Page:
Recently, Trump proposed cutting funds to the NEA, PBS, and tons of arts organizations, as if they're just so much fluff that's crowding the budget. The loss of support for the arts will impoverish our culture drastically, not just by encouraging new artists, but by removing agencies, such as PBS, who provide many children and students with their first contact to the rich heritage of the arts in our civilization. Millions of works can be silenced by such an act, and people can grow up with no idea that Beethoven wrote symphonies, or Monet painted cathedrals, or Shakespeare wrote plays. Education isn't a push-button process--you need great material to work with, and that in turn inspires great teachers. By cavalierly cutting these programs, our country might as well say "to hell with culture," and "to hell with our souls."
In light of this, I've been posting a great painting every day on Facebook (and now here) as a protest to what we stand to lose in the face of such indifference. Please share these works yourself or share others you like, because the only thing that destroys art is not knowing of its existence.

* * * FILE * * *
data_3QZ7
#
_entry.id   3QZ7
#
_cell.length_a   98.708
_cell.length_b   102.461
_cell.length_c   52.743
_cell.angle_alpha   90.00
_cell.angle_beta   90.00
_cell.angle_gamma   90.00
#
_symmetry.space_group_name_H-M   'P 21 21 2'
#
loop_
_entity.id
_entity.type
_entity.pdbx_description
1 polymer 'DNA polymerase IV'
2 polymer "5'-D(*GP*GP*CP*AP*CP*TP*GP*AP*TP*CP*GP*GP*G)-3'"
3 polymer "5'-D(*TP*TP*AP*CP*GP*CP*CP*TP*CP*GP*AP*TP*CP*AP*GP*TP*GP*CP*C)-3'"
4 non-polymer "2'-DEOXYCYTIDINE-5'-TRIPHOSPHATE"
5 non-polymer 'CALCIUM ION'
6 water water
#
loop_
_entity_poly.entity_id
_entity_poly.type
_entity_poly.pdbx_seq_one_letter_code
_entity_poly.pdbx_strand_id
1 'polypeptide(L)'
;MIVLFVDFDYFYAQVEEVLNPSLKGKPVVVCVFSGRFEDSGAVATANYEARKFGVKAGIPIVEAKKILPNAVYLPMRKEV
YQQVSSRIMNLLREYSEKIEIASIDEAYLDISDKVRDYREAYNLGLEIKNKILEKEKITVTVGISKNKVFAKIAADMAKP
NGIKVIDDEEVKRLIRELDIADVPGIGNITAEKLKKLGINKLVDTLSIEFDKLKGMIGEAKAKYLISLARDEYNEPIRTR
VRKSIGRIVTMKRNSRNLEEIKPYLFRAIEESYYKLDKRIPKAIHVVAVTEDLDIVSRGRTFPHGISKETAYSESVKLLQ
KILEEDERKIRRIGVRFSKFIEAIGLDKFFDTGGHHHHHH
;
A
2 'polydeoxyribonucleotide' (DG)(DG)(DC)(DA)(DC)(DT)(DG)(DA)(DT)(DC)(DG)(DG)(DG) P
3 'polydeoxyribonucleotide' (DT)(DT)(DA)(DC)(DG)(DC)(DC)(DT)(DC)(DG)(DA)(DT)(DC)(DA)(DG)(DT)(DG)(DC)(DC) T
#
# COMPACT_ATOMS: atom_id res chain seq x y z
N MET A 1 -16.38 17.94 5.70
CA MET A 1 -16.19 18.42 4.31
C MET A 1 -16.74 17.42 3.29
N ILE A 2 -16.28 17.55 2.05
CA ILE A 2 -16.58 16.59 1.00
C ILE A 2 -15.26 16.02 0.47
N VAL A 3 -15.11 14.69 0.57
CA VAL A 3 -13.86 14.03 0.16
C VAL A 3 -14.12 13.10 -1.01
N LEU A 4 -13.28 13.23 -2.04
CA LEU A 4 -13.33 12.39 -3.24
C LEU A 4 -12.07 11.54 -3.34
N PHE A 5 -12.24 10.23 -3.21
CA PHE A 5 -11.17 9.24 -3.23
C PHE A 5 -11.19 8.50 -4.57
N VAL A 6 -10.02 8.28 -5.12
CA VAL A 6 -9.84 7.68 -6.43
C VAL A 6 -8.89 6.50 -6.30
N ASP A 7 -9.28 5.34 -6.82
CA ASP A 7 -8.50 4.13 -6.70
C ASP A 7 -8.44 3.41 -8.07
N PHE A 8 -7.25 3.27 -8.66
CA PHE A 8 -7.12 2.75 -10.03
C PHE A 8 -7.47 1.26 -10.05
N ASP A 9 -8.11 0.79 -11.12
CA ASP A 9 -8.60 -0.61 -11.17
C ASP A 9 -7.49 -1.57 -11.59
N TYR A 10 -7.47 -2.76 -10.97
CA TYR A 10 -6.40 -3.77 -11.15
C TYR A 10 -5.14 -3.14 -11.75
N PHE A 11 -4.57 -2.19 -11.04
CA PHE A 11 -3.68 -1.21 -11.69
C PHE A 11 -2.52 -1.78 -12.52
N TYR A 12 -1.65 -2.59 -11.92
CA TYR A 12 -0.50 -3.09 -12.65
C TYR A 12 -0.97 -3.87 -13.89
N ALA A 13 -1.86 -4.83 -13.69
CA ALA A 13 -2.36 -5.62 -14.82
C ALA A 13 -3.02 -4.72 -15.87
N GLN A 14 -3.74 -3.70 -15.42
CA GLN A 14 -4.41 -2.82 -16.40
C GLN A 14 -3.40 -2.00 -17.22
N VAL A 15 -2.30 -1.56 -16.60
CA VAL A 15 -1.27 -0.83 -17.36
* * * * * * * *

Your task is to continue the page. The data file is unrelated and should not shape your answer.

In 1876, the great artist Gustave Dore made a series of engravings to illustrate Coleridge's masterpiece, The Rime of the Ancient Mariner (1798). While on some level a work of literature needs no illustrations other than the ones we provide in our mind, illustrations are a great way to collaborate with a work and redefine it for a new generation. Dore added a human element somewhat missing in the original, and looked back on it from the perspective of later horror and supernatural literature like Frankenstein and Poe's short stories. His stark, black and white engravings make the poem seem much more frightening than the original, but also anchor us right into the poem itself, since each image is beautifully tied to a specific moment in the text. These engravings remind us that all forms of art echo one another and can enrich the readers' experience, which is why art never dies, but grows stronger over the years and centuries. When I read Dore, I appreciate Coleridge even more, and Dore encourages me to find my own interpretations and extrapolations of Coleridge's vision.